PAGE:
The Edge’s Advent Calendar: A definitive rating of the three successively more festive versions of ‘All I Want For Christmas Is You’


Mariah Carey’s ‘All I Want For Christmas You’ is one of but a few stand out Christmas songs to have come out since the 1960s, and certainly the only lasting addition to the holiday cannon to be produced in most of our lifetimes. It’s iconic. Magical. It conjures up scenes from Love Actually, that masterpiece of modern cinema, and has been covered to the North Pole and back by everyone from Cee Lo Green to Kylie Minogue and Mumford & Sons. As of 2013, it had reportedly earned £33 million in royalties.

We all know the track – but what some readers may not know is that Carey released two further versions of the song, each more festive than the last, in the intervening years since the original’s 1994 release. I was unaware of this too. Here, I will give my verdict on each, and decide if the addition of superlative seasonal statements can really a better song make.

‘All I Want For Christmas Is You’ 
I would’ve though it would difficult to improve on perfection, or at least that level put forward in this track. Despite coming out at the very dawning of the 90s pop era, just months after Boyzone and Boyz II Men were topping the charts, Carey’s original track managed to embody contemporary stylings without rooting itself too deeply in the music of the decade. In that respect is a very well produced record – it hasn’t ‘aged’, and its remained a great song that seems throughly belonging in the now despite being 21. It is out of place neither with the 60s classics of the season, nor with whatever Top 40 tracks they slide into radio airplay to dilute the concentration of Christmas. With Carey’s powerful vocals balanced by instrumentation just jingle bell-y enough to let you know its a Christmas song without hitting you over the head with it, it’s a well crafted piece that has firmly deserved its place in as timeless classic. 8/10.

‘All I Want For Christmas Is You (Extra Festive)’
Recorded in 2010 for her second Christmas album – creatively entitled Merry Christmas IIthis track tried to up the ante and just plain failed. You read the title and think, yeah, I could get behind this. But when that charming twinkle of notes that open the track are gone, replaced by what I think are meant to be church bells? I see what she’s going for, but it falls flat for me. While the original slotted so neatly into Love Actually, it wasn’t actually made for it. This feels like it was meant to be played during some montage scene in The Holiday, in the cute country village all covered with snow where Cameron Diaz learns the true meaning of Christmas (answer: cute guys). There’s too much pomp and circumstance, all these swelling orchestral notes for no good reason. Then, 30 seconds in, boom, the original song starts. Almost unedited, if sped up a little bit. Not a lot. Just enough to be annoying. Like someone trying to get a song past Youtube’s copyright detector. 3/10.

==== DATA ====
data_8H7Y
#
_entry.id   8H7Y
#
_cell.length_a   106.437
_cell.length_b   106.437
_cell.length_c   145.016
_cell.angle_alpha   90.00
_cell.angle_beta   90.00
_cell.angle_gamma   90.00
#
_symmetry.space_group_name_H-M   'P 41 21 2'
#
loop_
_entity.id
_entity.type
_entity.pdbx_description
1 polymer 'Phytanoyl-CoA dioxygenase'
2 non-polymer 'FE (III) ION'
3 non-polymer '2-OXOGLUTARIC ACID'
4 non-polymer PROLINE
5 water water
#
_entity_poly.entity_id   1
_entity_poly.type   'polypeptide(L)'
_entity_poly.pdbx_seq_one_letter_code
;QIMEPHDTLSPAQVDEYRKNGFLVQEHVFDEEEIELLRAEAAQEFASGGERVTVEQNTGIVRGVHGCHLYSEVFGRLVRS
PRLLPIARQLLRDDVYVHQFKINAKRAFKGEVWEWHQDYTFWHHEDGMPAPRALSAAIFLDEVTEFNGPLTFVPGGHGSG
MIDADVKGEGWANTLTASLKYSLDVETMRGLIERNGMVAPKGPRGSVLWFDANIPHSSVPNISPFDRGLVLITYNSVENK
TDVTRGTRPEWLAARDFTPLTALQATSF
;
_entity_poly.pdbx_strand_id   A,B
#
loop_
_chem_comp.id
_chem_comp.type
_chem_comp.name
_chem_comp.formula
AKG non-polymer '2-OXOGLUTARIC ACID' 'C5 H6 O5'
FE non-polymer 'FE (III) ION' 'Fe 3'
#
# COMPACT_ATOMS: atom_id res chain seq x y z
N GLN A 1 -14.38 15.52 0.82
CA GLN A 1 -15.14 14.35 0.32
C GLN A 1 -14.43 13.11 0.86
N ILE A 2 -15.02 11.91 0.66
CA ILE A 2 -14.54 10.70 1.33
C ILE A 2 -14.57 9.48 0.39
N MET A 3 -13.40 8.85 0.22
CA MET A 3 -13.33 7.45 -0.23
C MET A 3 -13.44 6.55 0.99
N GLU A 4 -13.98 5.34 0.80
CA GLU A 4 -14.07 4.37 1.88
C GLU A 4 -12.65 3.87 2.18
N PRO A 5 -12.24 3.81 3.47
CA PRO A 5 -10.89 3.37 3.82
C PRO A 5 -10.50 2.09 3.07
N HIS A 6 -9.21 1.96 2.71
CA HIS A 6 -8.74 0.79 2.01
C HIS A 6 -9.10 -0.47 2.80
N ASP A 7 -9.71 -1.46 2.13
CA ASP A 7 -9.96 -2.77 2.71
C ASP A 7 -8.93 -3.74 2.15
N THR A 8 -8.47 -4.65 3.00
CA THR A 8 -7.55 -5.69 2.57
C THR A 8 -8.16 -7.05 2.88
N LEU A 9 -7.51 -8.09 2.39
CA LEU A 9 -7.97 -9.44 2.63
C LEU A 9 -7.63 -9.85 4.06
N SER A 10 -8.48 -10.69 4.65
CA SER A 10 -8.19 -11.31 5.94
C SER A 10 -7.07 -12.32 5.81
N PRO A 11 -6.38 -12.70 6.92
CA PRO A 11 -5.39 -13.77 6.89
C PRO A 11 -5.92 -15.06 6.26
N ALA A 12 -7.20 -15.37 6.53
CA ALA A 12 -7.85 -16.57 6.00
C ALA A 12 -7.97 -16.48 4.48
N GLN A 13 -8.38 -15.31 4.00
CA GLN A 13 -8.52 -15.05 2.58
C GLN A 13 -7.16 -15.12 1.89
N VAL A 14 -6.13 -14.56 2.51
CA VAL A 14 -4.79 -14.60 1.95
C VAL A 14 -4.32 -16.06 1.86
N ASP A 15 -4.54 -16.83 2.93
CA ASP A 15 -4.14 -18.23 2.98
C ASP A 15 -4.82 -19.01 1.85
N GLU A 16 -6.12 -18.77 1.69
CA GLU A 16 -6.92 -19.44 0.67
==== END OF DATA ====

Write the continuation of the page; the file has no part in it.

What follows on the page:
‘All I Want For Christmas Is You (SuperFestive!)’
Now you just know she’s taking the piss. Yes, that is the correct spacing and punctuation from the actual title. It sounds like some sort of magical girl anime/manga title. This version was recorded as a duet with Justin Bieber, for his 2011 album Under The Mistletoe. Now, say what you want about Bieber – I definitely do – but his ‘Mistletoe’ is probably one of the few other pop songs that have made it close to become modern Christmas classics. It’s not a patch on Carey, of course, and coming second in a race behind Usain Bolt doesn’t exactly mean you finished all that close to him, but – definitely props for effort. There are worse choices for a a Christmas-pop dream-team.

And there are (probably) worse songs.

Okay, yeah, the first 20 seconds are sort of painful. It’s like they are both singing in the shower, or warming up their voices, without hearing what the other one is doing. At least it covers up the rom-com swelling orchestrals, which have clung on from the Extra Festive version. But from there on out things start looking up. Carey is given room to do her thing and performs the first verse almost exactly as in the original, with just a hint more of the promised festivity in the form of extra sleigh bells. But then Bieber takes the second verse before they alternate on the last, and it’s really not that bad. I appreciate that’s hardly a glowing review, but the poor guy’s vocal range isn’t exactly on her level and he does a decent of moving it down and making it accessible. I’d definitely feel more comfortable singing his arrangement than hers. He does a lovely little warble on the ‘all I want for Christmas is you’ bit, too, which is obviously the all important crux of the song. It might be more autotuned than ‘My Jeans’, but it’s true to the spirit of the original.

Both of their dancing is awful, though. Far more painful to watch than to listen to. Hence, 5/10.

Final verdict?
You can’t improve on perfection. But Mariah Carey has certainly tried.



About Author

Features Editor 2015/16. PhD student. Sorry I give everything five stars, I just have a lot of love in my heart.

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